Warning: If this article enrages you, you may have never experienced unconditional love. If you have judgments about my story, that tells you a little bit about your subconscious biases. If you can’t make it through this entire article, it tells me that you might need to journey within.
If you are suffering from estrangement from someone you love, I am genuinely sorry for your loss: I also have a slight tingle of joy in my belly because I know you are on a journey of discovering the true meaning of love.
Before you stop reading, please allow me to explain. Over the last fifteen years, I have been estranged from a father who removed me from his life. In addition, I have been estranged from my son and daughter for the same length of time. Let me be clear; I have been estranged from them not by my choice but through their choices because they hold some extremely negative feelings toward gay people and couldn't stomach the idea of me being involved in their lives.
I came out 15 years ago as a gay man. Yes, I married a woman. Yes, I have kids. Sure, I sometimes wish I would have come out when I knew at the age of five; but I didn't. I am sorry for the impact my fears and insecurities had on my ex-wife and children, and I grieve what could have been, had everyone abandoned their judgments. I also want you to understand; I came out because I deserved to live my life based on my desires, not others' wishes. Coming out was my first radical act of profound self-love.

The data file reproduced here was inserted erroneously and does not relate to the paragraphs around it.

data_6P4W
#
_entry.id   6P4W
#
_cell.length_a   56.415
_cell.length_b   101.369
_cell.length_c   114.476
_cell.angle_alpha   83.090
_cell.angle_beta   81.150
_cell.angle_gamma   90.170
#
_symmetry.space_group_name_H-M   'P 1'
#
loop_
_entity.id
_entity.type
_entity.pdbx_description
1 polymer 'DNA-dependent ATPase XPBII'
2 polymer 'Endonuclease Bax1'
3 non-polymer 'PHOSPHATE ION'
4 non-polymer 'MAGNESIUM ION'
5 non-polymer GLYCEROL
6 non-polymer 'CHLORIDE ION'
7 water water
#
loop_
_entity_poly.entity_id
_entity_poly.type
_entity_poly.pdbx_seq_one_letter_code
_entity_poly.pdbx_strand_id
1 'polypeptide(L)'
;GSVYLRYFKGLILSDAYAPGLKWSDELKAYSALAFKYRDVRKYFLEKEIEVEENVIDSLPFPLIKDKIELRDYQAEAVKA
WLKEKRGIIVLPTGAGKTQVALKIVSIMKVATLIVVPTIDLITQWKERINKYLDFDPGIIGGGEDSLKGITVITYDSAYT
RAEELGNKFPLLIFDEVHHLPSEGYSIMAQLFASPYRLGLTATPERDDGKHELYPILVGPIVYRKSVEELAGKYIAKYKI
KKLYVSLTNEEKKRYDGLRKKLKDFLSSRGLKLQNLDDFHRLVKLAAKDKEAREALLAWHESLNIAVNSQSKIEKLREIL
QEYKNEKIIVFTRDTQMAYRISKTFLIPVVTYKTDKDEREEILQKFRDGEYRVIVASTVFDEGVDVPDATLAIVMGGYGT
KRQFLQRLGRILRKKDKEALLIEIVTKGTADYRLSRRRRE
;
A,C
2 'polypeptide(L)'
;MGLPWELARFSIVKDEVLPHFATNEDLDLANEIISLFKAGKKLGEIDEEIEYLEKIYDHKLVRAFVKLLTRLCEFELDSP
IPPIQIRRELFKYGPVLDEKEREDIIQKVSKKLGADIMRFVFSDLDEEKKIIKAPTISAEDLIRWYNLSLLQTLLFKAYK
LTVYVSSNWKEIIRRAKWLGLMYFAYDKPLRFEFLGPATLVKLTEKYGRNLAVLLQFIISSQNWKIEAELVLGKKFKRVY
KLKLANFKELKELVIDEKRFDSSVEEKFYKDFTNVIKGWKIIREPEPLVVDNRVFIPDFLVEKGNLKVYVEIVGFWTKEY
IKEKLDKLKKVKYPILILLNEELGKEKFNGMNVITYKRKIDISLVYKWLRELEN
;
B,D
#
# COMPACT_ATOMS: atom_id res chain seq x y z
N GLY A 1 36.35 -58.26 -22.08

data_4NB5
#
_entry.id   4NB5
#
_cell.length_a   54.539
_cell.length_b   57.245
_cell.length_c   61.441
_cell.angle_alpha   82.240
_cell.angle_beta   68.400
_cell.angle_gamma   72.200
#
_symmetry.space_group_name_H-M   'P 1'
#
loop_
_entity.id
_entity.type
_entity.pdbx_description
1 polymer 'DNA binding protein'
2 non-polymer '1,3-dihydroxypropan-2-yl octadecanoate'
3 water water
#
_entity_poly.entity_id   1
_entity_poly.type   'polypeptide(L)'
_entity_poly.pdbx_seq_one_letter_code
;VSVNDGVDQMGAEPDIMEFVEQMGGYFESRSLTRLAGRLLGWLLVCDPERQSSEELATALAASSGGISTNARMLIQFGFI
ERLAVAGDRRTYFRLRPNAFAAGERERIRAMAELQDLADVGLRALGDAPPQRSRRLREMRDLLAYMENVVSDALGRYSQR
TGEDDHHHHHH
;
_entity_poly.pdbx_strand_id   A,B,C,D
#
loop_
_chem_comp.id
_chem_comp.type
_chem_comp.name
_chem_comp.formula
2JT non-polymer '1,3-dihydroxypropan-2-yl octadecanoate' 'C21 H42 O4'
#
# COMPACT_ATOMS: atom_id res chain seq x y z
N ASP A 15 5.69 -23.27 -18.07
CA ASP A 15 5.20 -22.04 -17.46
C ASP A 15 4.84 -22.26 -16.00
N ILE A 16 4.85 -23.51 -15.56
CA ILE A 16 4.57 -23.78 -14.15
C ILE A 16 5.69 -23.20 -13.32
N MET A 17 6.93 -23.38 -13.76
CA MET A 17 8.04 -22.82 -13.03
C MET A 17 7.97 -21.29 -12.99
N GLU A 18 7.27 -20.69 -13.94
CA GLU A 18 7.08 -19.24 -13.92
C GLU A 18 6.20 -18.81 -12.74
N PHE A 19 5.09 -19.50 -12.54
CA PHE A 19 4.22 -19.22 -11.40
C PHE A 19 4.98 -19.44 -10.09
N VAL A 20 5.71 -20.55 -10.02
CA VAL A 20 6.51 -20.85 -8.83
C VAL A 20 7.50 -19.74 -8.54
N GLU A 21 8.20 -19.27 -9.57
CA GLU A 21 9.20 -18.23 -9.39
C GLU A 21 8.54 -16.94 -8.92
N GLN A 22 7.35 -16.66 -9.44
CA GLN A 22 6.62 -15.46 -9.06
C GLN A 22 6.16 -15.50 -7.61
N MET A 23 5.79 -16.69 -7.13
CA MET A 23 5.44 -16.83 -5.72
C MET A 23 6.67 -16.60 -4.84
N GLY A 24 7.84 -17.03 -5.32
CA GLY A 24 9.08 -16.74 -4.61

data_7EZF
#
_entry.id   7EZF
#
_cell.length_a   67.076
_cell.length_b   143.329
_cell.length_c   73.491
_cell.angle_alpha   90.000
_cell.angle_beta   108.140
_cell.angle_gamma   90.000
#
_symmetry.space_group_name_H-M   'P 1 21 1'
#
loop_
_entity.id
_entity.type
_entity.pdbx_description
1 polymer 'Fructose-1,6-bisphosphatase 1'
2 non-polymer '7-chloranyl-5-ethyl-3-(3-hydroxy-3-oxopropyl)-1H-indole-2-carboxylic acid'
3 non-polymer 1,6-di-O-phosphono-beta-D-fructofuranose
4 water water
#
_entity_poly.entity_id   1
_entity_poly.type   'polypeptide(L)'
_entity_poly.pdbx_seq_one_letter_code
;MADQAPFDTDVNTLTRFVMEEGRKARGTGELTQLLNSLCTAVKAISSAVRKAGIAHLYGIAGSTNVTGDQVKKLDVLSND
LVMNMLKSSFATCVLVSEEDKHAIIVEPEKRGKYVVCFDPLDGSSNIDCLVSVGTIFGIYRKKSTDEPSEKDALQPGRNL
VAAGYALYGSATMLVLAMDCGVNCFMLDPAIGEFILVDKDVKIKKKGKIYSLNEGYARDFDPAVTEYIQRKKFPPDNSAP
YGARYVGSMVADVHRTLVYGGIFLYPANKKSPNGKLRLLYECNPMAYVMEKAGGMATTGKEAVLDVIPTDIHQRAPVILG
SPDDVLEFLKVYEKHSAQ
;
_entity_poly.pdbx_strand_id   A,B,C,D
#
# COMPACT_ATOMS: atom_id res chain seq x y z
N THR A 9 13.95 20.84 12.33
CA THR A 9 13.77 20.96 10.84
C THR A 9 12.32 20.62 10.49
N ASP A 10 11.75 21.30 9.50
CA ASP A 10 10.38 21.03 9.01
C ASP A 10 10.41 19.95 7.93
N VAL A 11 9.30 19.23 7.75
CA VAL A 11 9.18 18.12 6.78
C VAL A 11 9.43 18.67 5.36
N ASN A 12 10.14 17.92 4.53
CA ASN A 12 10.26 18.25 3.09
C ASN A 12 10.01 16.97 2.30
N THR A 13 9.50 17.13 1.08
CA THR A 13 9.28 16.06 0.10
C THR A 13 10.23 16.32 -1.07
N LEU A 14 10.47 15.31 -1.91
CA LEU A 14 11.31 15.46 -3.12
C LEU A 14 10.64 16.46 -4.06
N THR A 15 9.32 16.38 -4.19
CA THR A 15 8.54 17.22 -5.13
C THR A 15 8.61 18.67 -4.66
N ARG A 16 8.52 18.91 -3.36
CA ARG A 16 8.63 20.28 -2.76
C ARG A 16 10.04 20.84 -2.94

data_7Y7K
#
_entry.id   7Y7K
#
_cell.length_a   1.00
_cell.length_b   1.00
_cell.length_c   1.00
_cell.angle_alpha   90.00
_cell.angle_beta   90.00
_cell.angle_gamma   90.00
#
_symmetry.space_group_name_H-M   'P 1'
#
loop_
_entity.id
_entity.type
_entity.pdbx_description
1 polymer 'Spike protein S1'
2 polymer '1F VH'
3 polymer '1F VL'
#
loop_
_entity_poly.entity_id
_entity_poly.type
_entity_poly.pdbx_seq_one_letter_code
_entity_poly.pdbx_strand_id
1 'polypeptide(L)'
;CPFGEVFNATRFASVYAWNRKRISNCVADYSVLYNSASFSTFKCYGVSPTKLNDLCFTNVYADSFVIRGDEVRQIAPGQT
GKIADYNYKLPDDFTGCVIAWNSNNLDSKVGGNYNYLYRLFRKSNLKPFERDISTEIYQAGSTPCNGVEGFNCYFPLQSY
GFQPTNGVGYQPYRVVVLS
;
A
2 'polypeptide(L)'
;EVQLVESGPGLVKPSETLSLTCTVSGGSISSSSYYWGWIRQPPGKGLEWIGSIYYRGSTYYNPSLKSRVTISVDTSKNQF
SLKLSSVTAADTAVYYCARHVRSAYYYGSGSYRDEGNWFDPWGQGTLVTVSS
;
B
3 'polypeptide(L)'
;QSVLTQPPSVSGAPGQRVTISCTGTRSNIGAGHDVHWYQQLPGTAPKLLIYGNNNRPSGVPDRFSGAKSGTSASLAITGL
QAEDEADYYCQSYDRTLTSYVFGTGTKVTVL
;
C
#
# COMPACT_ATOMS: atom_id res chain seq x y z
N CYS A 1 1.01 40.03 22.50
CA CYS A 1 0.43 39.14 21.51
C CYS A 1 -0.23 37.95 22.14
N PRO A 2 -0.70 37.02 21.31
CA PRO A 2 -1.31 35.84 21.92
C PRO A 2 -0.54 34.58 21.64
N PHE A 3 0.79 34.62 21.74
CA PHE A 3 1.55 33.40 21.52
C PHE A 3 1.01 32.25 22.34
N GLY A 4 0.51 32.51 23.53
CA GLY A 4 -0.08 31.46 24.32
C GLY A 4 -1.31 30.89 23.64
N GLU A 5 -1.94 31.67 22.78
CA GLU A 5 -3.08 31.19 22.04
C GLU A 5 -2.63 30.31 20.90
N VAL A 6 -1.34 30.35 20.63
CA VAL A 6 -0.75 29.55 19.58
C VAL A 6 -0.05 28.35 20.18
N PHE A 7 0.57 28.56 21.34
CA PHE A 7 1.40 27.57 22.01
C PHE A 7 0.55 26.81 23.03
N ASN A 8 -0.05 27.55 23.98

Over the last fifteen years, I have spent countless hours thinking about how I shamed my father because no father deserves a gay son. I have ruminated on what I could have done differently to soften the blow of him learning about having a gay son, despite remembering his words. My sister called him and said, "Dad, Trey is gay." His response, "Tell Trey his mother died from cancer last year, and he died today.” I have replayed the scene speaking with my ex-wife when she assured me that I would have open access to both children if I allowed her husband to adopt them. She even went so far as to suggest that we would all spend the holidays together. Six weeks later, I received a call from her new husband, proclaiming, "You will never contact my children again, or I will sue you."